BERLIN – When the U.S. Department of Labor’s Bureau of Labor Statistics last week released its report on average weekly wages for Maryland, Worcester County had the dubious honor of being dead last in terms of the average take-home pay for its workforce.
According to the report outlining average weekly wages in Maryland counties during the second quarter of 2008, Worcester County workers earned an average of just $494 per week, making it the only jurisdiction in the state with an average under $500. Only Garrett County at $538 and Caroline County at $596 had an average weekly wage under $600. The statewide average of $920 compares favorably to the national average of $841, ranking Maryland seventh in the nation.
Closer to home, Wicomico County’s average weekly wage during the second quarter of 2008 was $686, while Somerset County came in at $708. As for the rest of the counties on the Eastern Shore, Talbot came in at $648, followed by Kent County ($642), Dorchester ($629), and Queen Anne’s ($604). Montgomery County had the highest average weekly wage in the state at $1,110 with St. Mary’s a close second at $1,017.
While Worcester is dead last in the state in terms of average weekly wages, the news is not entirely bad. According to Dr. Memo Diriker, director of the Business, Economic and Community Outreach Network (BEACON) at Salisbury University, the extremely low figure for Worcester is somewhat of an anomaly because it includes the thousands of low-paying seasonal jobs associated with the county’s tourism industry.
“Worcester County is very interesting with regards to average wages because the statistics can be misleading,” he said. “The county does have the lowest average weekly wage in the state, but that’s a reflection of its largely tourism-based economy. If you took away the hospitality related jobs and compared Worcester County workers to workers in other counties with similar jobs, you would find they are at or above the earning levels.”
Because so many of the jobs held by foreign workers and students on summer vacation are included in the totals for Worcester, the numbers presented by the Bureau of Labor Statistics last week are not necessarily a true indication of the employment picture in the county, according to Diriker.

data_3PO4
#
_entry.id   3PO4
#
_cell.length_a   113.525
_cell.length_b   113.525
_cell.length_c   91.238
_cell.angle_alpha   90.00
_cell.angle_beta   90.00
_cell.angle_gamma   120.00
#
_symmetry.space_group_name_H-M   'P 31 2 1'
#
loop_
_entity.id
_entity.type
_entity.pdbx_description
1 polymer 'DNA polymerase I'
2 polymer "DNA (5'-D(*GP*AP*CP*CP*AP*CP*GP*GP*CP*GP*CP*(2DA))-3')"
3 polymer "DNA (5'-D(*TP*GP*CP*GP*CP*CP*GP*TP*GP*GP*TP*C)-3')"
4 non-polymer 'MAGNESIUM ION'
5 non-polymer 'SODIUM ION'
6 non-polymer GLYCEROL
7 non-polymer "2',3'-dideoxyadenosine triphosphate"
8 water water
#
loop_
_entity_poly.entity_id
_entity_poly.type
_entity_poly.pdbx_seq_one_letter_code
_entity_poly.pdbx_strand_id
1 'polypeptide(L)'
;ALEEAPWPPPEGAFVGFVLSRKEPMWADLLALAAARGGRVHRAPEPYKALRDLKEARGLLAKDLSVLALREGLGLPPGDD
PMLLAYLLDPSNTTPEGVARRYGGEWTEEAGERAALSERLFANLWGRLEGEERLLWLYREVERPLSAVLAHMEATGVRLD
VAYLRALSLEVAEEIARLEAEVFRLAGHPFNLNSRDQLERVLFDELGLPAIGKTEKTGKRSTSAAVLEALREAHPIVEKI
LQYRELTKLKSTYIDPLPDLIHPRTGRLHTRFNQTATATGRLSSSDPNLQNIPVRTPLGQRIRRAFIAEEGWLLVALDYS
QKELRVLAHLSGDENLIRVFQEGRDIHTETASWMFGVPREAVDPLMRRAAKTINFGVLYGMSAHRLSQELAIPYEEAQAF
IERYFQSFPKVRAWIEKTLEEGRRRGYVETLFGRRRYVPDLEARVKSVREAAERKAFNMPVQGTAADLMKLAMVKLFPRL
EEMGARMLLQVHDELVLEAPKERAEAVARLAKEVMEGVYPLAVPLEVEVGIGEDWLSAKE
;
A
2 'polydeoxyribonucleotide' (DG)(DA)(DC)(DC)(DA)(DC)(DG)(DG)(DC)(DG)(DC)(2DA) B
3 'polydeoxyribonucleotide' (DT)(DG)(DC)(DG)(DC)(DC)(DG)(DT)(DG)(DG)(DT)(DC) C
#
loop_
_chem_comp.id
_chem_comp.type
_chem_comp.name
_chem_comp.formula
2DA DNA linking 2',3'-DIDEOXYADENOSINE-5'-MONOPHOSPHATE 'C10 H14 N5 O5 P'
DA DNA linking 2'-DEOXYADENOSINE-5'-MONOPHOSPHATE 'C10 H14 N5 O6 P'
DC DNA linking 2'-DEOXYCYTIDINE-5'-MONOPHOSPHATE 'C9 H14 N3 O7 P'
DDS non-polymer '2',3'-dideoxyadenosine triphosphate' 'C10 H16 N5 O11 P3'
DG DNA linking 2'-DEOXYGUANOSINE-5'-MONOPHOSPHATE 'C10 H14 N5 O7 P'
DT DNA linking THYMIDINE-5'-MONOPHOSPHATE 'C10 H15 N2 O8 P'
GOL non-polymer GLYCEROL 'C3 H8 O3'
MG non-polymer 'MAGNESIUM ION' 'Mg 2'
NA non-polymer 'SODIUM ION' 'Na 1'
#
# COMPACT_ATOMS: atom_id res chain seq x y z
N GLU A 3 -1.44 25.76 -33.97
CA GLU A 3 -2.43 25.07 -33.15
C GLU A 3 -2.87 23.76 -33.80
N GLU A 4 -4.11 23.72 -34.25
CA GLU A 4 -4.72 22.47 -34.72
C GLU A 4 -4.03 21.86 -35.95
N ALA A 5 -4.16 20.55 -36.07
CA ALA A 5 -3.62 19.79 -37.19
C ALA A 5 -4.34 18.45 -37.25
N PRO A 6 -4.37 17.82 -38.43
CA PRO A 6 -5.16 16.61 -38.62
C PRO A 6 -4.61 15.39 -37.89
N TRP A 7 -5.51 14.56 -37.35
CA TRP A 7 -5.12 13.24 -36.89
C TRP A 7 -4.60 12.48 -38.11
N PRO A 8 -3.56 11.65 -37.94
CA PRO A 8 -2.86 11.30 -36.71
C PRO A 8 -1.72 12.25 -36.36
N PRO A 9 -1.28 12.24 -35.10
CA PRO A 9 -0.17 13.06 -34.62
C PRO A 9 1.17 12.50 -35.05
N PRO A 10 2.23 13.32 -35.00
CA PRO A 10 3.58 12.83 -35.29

“It’s not a major reason for concern,” he said. “Tourism brings a lot of positives and also a lot of challenges. This is one of those challenges.”
According to the most recent employment figures available from the county’s department of economic development, Worcester’s workforce numbers around 25,000, of which roughly 85 percent are employed in the private sector. Of that 85 percent, 35 percent, or around 8,000 county workers, are employed in the hospitality trade and earn an average weekly wage on paper of about $310.
“That’s the good and bad of the tourism industry,” said Diriker. “It creates a lot revenue and expands the tax base, but the wages paid for most entry level jobs don’t compare well to entry level jobs in other fields. It’s deceiving because a lot of the jobs are base plus tips and the numbers don’t necessarily reflect what they actually take home.”
County officials are well aware Worcester’s workforce is bottom-heavy in tourism-related jobs, but the news about the county’s last-place standing in the state was no less easy to swallow.
“It’s not good,” said County Commissioner Virgil Shockley. “It’s not good at all. This is the worst I’ve ever seen it. We know it’s a reflection of the seasonal nature of our economy. We’re bottom-heavy with hospitality jobs that don’t show a lot of base pay, but what those workers actually make isn’t necessarily reflected in these statistics.”
Shockley said as more and more people get laid off or furloughed from better paying jobs in the county, they might gravitate toward restaurant and hospitality jobs as they become more readily available with another summer season approaching as a means to make ends meet. In his example, an individual laid off from a $40,000 or $50,000 a year job might take a tourism-related job to keep them afloat until things improve, which will only contribute to the low average weekly wage figure in Worcester.
“That being said, we know we have to stay the course with diversifying our economy and that means creating better paying jobs,” he said. “We know that’s what will happen with broadband. It will help foster an attractive business climate here and good jobs will follow.”
County Commission President Louise Gulyas agrees Worcester needs to continually find ways to diversify its tourism and agriculture-based economy. Gulyas said encouraging economic development is an ongoing priority in the county.
“Attracting new businesses and creating better jobs has been a priority of ours in this county for years and it continues to be,” she said. “We’ll always have the tourism-based economy and that won’t change, nor do we want that to change, but we need to continue to diversify.”